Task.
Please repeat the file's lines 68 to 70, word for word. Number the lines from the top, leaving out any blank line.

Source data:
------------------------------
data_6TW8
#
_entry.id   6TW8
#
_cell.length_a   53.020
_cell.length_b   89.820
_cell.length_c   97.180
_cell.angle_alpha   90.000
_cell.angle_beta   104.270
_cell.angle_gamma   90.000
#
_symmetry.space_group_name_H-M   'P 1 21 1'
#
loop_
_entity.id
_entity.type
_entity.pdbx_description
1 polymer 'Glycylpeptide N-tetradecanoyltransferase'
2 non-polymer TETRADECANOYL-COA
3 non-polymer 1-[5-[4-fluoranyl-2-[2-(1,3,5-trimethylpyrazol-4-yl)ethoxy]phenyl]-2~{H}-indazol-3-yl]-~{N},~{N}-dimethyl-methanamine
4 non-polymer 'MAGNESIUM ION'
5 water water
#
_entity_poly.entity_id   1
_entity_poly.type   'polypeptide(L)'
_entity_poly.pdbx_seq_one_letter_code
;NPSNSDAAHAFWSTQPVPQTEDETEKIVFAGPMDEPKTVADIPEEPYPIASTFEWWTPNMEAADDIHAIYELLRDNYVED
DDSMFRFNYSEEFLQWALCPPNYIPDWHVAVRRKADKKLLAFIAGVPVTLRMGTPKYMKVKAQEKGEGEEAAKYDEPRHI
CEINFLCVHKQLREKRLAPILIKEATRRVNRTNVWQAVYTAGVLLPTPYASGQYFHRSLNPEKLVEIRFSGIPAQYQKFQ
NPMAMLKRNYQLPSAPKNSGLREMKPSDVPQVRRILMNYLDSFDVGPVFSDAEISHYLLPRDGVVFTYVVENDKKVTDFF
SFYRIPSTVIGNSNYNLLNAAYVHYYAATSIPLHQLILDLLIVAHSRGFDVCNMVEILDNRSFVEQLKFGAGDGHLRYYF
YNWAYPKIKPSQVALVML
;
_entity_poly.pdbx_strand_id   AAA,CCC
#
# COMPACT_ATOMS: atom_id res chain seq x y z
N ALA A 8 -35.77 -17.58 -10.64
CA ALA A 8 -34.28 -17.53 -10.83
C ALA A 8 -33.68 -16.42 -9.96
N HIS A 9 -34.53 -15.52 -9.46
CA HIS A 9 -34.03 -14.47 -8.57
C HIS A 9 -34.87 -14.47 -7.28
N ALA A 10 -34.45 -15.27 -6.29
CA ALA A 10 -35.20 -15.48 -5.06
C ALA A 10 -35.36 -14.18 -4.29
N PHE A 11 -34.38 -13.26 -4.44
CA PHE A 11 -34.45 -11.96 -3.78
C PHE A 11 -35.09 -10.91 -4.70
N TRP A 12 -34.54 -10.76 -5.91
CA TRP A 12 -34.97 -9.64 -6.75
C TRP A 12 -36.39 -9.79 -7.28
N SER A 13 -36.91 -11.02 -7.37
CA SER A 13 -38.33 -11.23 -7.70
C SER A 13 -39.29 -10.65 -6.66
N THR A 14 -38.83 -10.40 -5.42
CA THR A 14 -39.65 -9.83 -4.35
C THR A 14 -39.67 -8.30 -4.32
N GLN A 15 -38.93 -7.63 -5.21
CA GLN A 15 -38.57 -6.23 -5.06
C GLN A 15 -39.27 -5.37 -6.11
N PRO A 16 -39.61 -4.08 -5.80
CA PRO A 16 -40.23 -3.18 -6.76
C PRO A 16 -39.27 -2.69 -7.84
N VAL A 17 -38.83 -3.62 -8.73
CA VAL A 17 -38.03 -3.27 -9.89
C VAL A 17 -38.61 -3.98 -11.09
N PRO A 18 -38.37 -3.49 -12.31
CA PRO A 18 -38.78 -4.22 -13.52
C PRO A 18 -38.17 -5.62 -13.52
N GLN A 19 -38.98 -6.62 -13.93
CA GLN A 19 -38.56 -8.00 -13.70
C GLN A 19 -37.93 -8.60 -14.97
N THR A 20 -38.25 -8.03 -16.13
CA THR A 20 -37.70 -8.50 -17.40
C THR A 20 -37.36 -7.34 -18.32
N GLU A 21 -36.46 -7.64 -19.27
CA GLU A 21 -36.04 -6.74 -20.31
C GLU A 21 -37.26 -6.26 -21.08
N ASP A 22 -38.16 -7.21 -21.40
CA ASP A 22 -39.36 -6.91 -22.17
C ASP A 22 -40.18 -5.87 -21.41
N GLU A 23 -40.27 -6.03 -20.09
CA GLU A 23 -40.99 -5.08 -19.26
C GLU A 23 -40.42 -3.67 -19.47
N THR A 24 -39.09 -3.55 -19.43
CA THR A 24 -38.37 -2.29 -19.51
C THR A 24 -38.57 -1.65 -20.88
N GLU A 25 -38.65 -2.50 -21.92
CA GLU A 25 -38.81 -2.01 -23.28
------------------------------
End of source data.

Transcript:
CA PRO A 18 -38.78 -4.22 -13.52
C PRO A 18 -38.17 -5.62 -13.52
N GLN A 19 -38.98 -6.62 -13.93